Love and Mortgage: Should Newlyweds Buy or Rent a Home?
Somewhere in your mind, you might have an idealized image of a newly married couple triumphantly sweeping into a dream home with the wife in the husband’s arms. As corny as the tradition might seem, you can also see it as a powerful symbol — two people making their first entrance into the home they now share as owners.
Should you and your new spouse follow that example, or do you have reservations about adding a mortgage to the mix? Consider some of the pros and cons of renting vs. buying as newlyweds, and then take your time in deciding whether homeownership is another threshold you want to cross together.
Your Solution Depends on Your Situation
You’ve probably made dozens of decisions together on your way to the altar, making the call on everything from the registry to the diplomatically arranged seating chart at the reception. And now’s not the time to give in to judgment fatigue.
Take some time to evaluate the respective merits. You may find that personal finances, career aspirations and even the value you place on independence vs. convenience could influence your decision of whether to rent or buy.
The Case for Renting
Some of the reasons that could make renting a home preferable to buying include:
Lower Start-Up Costs — Moving into an apartment typically means paying some moderate expenses, such as first and last month’s rent, specified deposits and the like. Buying a home typically means spending several thousand dollars on a down payment, closing costs, agent’s commission, attorney’s fees and more. If you still haven’t figured out how to pay off the honeymoon, the initial investment could loom large in your decision-making.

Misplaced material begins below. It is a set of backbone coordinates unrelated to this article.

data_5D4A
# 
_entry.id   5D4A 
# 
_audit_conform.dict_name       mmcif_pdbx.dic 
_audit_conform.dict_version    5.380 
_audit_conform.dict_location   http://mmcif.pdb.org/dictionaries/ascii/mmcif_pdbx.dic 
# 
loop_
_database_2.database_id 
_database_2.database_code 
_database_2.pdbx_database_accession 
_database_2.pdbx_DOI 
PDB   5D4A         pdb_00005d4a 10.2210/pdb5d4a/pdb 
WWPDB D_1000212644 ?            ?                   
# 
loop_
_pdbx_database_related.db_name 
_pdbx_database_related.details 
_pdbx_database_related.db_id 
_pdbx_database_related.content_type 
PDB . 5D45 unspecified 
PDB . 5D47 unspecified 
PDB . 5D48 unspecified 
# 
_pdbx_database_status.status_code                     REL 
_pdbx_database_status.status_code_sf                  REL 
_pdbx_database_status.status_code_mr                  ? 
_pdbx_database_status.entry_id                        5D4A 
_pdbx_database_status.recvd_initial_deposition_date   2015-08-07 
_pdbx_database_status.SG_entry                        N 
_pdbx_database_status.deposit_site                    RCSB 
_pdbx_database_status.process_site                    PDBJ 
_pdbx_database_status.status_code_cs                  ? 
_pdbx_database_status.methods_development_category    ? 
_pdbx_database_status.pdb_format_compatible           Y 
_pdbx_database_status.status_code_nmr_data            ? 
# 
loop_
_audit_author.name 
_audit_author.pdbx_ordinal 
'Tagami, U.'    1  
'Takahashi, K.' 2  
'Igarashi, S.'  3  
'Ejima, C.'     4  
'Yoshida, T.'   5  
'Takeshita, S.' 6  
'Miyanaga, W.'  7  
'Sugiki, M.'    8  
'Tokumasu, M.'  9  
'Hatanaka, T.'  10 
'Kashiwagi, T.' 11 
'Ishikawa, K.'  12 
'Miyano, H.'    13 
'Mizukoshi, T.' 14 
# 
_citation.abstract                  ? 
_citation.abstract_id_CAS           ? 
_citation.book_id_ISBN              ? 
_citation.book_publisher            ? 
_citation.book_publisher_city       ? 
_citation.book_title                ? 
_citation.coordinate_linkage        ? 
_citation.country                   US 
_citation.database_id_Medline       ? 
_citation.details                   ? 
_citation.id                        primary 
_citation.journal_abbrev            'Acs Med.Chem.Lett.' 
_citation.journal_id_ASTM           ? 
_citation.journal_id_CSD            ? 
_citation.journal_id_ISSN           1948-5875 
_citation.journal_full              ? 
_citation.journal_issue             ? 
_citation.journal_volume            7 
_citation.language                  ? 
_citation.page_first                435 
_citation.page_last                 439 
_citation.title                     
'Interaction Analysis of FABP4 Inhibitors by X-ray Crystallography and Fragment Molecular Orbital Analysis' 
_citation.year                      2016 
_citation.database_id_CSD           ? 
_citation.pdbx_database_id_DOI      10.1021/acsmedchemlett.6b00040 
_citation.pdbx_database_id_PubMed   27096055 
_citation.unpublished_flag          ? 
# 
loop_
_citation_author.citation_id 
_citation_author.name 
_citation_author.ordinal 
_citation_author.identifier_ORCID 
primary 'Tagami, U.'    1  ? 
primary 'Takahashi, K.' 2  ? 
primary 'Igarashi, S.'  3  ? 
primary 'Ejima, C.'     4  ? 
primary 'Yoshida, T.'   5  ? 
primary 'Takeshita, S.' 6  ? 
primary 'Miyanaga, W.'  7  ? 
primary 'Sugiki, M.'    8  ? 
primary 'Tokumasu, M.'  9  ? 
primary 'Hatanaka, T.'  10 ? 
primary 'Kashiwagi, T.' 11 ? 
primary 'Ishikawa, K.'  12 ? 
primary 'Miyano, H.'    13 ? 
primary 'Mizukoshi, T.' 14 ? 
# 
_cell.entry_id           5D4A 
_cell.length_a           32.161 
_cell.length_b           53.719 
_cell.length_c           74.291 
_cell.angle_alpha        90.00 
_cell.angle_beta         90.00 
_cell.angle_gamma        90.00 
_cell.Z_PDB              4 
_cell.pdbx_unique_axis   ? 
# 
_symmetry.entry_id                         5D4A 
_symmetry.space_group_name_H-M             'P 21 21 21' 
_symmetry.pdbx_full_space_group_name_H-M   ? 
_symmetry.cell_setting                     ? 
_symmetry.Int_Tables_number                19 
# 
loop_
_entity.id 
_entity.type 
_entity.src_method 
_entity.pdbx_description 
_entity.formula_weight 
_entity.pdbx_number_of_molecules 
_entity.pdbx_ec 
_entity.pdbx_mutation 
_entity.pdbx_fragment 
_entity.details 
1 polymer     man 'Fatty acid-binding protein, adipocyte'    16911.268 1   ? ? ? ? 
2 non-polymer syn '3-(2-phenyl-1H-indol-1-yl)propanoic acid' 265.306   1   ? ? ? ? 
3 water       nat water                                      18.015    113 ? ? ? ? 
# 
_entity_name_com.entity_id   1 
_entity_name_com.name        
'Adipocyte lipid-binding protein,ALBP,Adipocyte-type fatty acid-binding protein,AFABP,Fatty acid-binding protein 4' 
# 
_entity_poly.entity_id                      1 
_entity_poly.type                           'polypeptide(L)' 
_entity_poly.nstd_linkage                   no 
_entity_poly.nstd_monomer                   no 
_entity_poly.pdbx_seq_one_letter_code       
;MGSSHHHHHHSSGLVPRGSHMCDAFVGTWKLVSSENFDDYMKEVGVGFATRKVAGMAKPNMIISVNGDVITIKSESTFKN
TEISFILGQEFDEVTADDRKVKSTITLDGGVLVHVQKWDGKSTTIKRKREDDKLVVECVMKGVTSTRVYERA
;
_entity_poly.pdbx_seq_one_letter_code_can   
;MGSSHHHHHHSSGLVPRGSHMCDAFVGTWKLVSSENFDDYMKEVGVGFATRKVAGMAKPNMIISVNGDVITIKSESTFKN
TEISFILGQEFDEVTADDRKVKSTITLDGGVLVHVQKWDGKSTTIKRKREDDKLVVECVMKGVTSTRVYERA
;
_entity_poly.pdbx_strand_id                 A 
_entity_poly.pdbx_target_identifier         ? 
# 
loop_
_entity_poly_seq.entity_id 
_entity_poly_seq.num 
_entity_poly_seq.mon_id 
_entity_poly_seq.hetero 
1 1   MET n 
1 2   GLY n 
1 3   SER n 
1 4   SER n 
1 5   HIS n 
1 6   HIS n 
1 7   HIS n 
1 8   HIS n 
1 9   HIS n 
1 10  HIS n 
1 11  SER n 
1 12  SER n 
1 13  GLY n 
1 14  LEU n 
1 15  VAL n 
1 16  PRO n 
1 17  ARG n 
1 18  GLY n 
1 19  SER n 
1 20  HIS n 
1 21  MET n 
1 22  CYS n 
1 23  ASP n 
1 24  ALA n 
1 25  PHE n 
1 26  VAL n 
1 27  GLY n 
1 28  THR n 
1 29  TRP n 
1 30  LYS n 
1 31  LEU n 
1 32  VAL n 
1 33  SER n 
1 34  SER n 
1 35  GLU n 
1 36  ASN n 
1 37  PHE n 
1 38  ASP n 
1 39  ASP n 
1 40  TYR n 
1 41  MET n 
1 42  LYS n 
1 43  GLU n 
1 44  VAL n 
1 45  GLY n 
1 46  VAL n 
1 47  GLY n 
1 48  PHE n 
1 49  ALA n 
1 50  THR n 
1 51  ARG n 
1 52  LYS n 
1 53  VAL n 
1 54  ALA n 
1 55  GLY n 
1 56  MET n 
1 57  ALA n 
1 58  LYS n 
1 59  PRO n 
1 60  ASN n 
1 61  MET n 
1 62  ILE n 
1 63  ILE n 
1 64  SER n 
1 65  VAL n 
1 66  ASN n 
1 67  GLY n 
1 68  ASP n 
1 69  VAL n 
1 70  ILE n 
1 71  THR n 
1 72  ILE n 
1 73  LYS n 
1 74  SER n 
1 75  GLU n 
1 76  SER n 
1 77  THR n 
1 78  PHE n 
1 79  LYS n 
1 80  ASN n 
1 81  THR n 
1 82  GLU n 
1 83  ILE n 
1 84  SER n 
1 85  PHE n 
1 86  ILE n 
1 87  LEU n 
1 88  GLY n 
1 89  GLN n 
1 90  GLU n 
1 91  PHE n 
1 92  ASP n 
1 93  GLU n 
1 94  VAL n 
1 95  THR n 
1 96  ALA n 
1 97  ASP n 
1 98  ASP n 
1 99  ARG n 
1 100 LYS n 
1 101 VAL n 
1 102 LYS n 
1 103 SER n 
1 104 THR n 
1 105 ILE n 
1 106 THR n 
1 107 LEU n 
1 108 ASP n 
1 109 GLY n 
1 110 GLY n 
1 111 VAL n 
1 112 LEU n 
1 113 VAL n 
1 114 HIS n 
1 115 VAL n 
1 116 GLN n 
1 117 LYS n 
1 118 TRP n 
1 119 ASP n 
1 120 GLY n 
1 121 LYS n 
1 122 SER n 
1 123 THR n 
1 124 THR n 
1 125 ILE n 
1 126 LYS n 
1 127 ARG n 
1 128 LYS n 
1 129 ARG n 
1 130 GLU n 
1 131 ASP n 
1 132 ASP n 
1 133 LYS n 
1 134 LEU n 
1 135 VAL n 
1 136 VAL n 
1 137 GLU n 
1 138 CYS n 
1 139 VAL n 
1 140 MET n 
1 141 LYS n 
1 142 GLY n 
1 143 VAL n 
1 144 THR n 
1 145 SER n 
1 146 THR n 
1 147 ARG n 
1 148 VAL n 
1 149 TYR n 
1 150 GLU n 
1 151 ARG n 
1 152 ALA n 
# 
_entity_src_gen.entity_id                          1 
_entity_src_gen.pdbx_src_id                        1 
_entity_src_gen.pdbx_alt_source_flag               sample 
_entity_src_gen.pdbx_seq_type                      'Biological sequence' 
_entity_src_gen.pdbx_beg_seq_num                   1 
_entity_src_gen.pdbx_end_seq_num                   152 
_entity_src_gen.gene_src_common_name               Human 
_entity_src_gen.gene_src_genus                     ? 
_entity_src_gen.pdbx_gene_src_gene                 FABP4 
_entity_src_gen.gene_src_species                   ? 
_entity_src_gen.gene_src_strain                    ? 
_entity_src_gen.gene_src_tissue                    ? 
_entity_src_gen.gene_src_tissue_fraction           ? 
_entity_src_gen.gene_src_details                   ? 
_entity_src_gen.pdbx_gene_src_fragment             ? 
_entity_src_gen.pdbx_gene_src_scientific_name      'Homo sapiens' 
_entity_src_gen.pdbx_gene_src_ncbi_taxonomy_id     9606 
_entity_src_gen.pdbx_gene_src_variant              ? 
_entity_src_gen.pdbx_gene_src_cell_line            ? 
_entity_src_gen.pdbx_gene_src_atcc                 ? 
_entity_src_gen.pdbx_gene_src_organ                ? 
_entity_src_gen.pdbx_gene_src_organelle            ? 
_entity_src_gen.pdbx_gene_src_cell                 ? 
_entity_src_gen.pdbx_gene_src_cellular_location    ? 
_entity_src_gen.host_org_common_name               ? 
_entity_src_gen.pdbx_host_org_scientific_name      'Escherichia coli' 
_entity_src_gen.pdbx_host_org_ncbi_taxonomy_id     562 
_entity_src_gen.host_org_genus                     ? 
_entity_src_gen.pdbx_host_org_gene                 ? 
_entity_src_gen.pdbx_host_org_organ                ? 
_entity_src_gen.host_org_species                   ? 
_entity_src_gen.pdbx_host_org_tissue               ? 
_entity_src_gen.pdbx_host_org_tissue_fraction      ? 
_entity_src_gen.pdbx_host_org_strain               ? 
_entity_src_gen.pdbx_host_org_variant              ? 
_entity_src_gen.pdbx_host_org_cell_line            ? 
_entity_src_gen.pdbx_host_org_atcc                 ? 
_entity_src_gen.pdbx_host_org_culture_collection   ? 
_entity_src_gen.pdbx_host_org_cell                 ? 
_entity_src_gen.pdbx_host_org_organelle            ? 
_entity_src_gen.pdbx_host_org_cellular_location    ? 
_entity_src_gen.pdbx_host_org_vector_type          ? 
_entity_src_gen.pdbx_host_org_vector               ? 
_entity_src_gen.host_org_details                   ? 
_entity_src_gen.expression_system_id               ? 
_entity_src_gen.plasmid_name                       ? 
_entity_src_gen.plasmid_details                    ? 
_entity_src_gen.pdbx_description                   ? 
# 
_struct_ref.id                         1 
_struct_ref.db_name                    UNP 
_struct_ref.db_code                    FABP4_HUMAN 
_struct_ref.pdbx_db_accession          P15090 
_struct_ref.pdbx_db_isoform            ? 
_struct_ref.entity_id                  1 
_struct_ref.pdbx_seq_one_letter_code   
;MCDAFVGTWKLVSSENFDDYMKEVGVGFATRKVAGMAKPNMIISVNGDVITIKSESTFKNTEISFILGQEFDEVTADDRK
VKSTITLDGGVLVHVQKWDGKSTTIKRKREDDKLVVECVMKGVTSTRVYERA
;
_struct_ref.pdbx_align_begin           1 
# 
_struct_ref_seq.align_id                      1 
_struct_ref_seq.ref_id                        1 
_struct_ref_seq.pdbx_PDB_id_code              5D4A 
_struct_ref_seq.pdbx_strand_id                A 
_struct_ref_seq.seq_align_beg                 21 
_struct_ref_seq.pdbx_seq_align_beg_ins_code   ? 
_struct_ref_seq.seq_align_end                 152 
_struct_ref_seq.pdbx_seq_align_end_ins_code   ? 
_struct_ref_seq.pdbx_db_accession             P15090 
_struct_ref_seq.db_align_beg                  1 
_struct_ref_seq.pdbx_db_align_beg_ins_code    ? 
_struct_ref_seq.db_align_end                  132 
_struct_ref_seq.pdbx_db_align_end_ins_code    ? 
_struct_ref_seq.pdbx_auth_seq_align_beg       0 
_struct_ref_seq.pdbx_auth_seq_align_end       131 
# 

More Mobility — The U.S. Census Bureau reports that after age 18, the typical American can expect to move nine times. If you happen to get a new job in a different state, you’ll have a much easier time (relatively speaking) breaking a lease than you would selling a house.
Repairs Aren’t Your Responsibility — If the toilet springs a leak at 3 a.m., a renter can call the landlord to get it fixed. For homeowners, the burden of arranging and paying for repairs, and possibly filing an insurance claim, falls entirely on them. When it comes to upkeep, a conscientious landlord can be a real convenience.
The Case for Buying
Factors such as these could tip the scales in favor of homeownership:
It’s Usually More Economical — For couples who plan to stay in the same area for several years, buying a house is generally considered the more affordable choice. The expert consensus favors ownership as a much better source of value than renting in just about every U.S. housing market. Also, you can help protect your investment with a home insurance policy that may provide coverage for weather damage, break-ins and other hazards.
Ownership Builds More Wealth — One aspect of the pro-buying argument revolves around the central idea of wealth accumulation: Homeowners nurture an investment in something that will one day belong to them, rather than simply renting space from month-to-month or year-to-year. Even if you move to a new house before you pay off the mortgage, you still have the equity you’ve built up in your current home.
A Sunnier Market Outlook — Although memories of the housing bubble bust still linger, many indicators point to a stabilized recovery. New regulations have helped curtail risky lending practices, home prices have reached realistic levels and the economy has rebounded. With mortgage rates at historic lows, 2016 could be an advantageous time to become homeowners.
Whichever Way You Go, Go Thoughtfully
The decision to buy or rent as newlyweds depends on immediate realities and long-term possibilities. Do you have plenty of money on hand? Do you have job security? When might you start a family?
You’ll need to consider all these factors, and more, as you figure out whether crossing the threshold right away is a realistic option or just a romantic notion.